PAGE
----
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I need to the following things to make sure my application server is

  1. Tail a log file for a specific string
  2. Remain blocked until that string is printed
  3. However if the string is not printed for about 20 mins quit and throw and exception message like "Server took more that 20 mins to be up"
  4. If string is printed in the log file quit the loop and proceed.

Is there a way to include time outs in a while loop ?

share|improve this question
up vote 7 down vote accepted
tail -f logfile | grep 'certain_word' | read -t 1200 dummy_var
[ $? -eq 0 ]  && echo 'ok'  || echo 'server not up'

This reads anything written to logfile, searches for certain_word, echos ok if all is good, otherwise after waiting 1200 seconds (20 minutes) it complains.

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Nice...didn't know about the -t on read – Tony K. Dec 21 '12 at 2:52
Jim, can you explain what is 'read -t 1200 dummy_var' doing here ? – Kevin Shah Dec 21 '12 at 5:42
waiting 20 minutes to read 'certain_word' – jim mcnamara Dec 21 '12 at 12:25
Wen I run this script in debug mode I get read: Illegal option -t – Kevin Shah Dec 21 '12 at 22:28
I did "help read " and it does support the timeout option -t timeout time out and return failure if a complete line of input is not read withint TIMEOUT seconds. The value of the TMOUT variable is the default timeout. TIMEOUT may be a fractional number. If TIMEOUT is 0, read returns success only if input is available on the specified file descriptor. The exit status is greater than 128 if the timeout is exceeded. Also my bash version is 4.2.24(1)-release (x86_64-pc-linux-gnu) – Kevin Shah Dec 21 '12 at 23:21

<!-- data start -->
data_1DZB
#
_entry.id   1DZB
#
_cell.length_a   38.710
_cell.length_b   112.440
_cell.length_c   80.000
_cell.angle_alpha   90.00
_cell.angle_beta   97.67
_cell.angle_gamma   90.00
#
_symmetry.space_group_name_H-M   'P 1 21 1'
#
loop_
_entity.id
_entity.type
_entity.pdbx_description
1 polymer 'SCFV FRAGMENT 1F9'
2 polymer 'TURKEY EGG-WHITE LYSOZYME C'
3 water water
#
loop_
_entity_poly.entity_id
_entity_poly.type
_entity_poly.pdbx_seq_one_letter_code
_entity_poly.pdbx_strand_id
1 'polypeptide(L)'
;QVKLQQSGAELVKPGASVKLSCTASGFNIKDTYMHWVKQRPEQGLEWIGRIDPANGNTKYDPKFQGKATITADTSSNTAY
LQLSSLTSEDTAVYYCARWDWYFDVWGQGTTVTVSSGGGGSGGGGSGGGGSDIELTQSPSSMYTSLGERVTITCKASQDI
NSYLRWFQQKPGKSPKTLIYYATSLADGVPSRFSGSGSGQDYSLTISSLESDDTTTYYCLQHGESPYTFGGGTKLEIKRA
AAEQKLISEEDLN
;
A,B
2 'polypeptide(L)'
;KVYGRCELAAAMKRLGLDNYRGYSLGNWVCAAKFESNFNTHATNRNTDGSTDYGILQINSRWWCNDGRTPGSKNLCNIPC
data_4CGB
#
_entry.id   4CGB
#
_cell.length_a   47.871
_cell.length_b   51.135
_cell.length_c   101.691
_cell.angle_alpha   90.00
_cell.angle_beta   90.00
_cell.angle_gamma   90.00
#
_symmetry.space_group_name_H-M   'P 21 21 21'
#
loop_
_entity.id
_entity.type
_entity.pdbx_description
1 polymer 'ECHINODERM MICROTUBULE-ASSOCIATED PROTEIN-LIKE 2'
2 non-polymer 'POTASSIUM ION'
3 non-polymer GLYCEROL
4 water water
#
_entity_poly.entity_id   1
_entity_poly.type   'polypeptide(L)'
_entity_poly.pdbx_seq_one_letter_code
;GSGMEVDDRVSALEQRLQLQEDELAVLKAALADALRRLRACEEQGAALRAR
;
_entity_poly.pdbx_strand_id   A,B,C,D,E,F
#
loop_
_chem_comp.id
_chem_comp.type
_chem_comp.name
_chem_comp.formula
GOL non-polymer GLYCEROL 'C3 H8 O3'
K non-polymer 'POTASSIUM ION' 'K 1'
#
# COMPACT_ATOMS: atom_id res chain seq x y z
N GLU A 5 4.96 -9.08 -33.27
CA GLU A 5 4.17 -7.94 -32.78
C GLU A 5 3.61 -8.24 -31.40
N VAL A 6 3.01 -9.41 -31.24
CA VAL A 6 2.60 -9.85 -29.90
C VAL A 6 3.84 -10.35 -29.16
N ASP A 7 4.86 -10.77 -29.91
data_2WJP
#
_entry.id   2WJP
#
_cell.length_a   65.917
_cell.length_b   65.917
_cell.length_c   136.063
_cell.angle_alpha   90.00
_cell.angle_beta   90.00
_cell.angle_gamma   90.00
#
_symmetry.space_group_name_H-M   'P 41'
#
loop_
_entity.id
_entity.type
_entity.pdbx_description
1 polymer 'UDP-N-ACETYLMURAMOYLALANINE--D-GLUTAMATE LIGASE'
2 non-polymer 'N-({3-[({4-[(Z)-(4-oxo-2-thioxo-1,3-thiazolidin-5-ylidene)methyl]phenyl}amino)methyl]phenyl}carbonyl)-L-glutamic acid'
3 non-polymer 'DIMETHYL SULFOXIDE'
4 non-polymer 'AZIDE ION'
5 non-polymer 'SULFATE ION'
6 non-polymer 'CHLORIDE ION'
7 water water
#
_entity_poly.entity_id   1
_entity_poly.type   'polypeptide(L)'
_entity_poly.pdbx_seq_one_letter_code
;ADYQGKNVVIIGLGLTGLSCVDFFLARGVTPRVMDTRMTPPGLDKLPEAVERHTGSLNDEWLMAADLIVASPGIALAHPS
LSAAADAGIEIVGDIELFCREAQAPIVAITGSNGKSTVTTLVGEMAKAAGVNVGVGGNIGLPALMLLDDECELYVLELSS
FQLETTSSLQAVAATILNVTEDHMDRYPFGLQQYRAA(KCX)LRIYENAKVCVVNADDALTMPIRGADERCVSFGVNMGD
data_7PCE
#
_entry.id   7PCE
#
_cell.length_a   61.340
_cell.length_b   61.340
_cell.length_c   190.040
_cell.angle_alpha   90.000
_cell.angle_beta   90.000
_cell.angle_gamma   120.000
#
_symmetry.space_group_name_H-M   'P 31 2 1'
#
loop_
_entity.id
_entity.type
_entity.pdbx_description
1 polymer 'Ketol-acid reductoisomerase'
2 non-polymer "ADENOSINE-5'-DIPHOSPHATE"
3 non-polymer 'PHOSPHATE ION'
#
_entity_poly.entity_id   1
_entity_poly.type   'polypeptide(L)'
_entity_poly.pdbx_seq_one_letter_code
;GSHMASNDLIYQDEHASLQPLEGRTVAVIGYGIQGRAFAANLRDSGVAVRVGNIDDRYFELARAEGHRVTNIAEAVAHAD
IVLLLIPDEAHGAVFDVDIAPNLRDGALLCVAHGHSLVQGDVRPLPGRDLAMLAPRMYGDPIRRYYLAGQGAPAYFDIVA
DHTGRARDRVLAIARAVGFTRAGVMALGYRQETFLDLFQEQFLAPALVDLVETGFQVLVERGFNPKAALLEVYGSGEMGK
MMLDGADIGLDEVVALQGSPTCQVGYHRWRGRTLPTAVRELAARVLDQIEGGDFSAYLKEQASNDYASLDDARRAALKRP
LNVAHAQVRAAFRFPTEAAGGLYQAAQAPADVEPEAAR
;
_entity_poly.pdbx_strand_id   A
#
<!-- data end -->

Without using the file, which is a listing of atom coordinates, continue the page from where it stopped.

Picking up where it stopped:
You can do it like this:

start_time=$(date +"%s")
while true
    elapsed_time=$(($(date +"%s") - $start_time))
    if [[ "$elapsed_time" -gt 1200 ]]; then
    sleep 1
    if [[ $(grep -c "specific string" /path/to/log/file.log) -ge 1 ]]; then
share|improve this answer
Very disk abusive if log file is large or growing rapidly. – Tony K. Dec 21 '12 at 2:52

You can use signal handlers from shell scripts (see

Basically, you'd define a function to be called on, say, signal 17, then put a sub-script in the background that will send that signal at some later time:

timeout(pid) {
   sleep 1200
   kill -SIGUSR1 $pid

watch_for_input() {
   tail -f file | grep item

trap 'echo "Not found"; exit' SIGUSR1
timeout($$) &

Then if you reach 1200 seconds, your function is called and you can choose what to do (like signal your tail/grep combo that is watching for your pattern in order to kill it)

share|improve this answer
I'm voting for read -t below...mine requires a lot more hassle for a task this simple... – Tony K. Dec 21 '12 at 2:53
while [ $time -lt 1200 ]; do
  out=$(tail logfile)
  if [[ $out =~ specificString ]]; then
  let time++
  sleep 1
echo $found
share|improve this answer
This won't work if the file is growing'll miss lines – Tony K. Dec 21 '12 at 2:50
This might introduce a sliding window problem because the instructions other than sleep 1 also take up execution time. – sampson-chen Dec 21 '12 at 2:51
I don't think we are dealing with real-time accuracy here. And yes this might miss if logger output is fast but this can be fixed depending on requirements. – perreal Dec 21 '12 at 2:52

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